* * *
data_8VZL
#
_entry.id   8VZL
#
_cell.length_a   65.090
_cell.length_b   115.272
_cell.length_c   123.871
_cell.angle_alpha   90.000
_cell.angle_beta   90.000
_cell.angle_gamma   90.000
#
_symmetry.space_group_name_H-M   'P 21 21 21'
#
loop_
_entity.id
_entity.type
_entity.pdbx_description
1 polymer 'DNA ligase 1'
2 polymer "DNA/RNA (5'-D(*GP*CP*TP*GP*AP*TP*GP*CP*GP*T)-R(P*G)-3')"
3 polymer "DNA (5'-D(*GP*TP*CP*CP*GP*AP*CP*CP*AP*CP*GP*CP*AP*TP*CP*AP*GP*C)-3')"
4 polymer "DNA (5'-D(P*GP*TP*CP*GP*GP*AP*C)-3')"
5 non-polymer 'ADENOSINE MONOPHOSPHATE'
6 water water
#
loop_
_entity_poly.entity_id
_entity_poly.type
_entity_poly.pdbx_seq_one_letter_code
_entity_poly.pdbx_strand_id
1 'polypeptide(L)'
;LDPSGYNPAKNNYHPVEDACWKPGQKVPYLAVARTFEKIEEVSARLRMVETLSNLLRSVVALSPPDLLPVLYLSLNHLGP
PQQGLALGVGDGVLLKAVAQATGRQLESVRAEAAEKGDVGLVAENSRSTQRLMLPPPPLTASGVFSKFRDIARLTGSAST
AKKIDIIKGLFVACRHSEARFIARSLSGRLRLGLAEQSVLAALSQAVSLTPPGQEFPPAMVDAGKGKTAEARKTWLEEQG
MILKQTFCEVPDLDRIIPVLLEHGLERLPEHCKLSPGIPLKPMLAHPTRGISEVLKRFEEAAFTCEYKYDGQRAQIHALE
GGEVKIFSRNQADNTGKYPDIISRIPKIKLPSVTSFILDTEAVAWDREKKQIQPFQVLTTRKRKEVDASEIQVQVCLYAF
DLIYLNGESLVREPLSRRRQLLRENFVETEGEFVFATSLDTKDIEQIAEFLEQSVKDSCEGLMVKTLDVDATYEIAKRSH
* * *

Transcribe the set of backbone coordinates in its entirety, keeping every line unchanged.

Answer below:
data_8VZL
#
_entry.id   8VZL
#
_cell.length_a   65.090
_cell.length_b   115.272
_cell.length_c   123.871
_cell.angle_alpha   90.000
_cell.angle_beta   90.000
_cell.angle_gamma   90.000
#
_symmetry.space_group_name_H-M   'P 21 21 21'
#
loop_
_entity.id
_entity.type
_entity.pdbx_description
1 polymer 'DNA ligase 1'
2 polymer "DNA/RNA (5'-D(*GP*CP*TP*GP*AP*TP*GP*CP*GP*T)-R(P*G)-3')"
3 polymer "DNA (5'-D(*GP*TP*CP*CP*GP*AP*CP*CP*AP*CP*GP*CP*AP*TP*CP*AP*GP*C)-3')"
4 polymer "DNA (5'-D(P*GP*TP*CP*GP*GP*AP*C)-3')"
5 non-polymer 'ADENOSINE MONOPHOSPHATE'
6 water water
#
loop_
_entity_poly.entity_id
_entity_poly.type
_entity_poly.pdbx_seq_one_letter_code
_entity_poly.pdbx_strand_id
1 'polypeptide(L)'
;LDPSGYNPAKNNYHPVEDACWKPGQKVPYLAVARTFEKIEEVSARLRMVETLSNLLRSVVALSPPDLLPVLYLSLNHLGP
PQQGLALGVGDGVLLKAVAQATGRQLESVRAEAAEKGDVGLVAENSRSTQRLMLPPPPLTASGVFSKFRDIARLTGSAST
AKKIDIIKGLFVACRHSEARFIARSLSGRLRLGLAEQSVLAALSQAVSLTPPGQEFPPAMVDAGKGKTAEARKTWLEEQG
MILKQTFCEVPDLDRIIPVLLEHGLERLPEHCKLSPGIPLKPMLAHPTRGISEVLKRFEEAAFTCEYKYDGQRAQIHALE
GGEVKIFSRNQADNTGKYPDIISRIPKIKLPSVTSFILDTEAVAWDREKKQIQPFQVLTTRKRKEVDASEIQVQVCLYAF
DLIYLNGESLVREPLSRRRQLLRENFVETEGEFVFATSLDTKDIEQIAEFLEQSVKDSCEGLMVKTLDVDATYEIAKRSH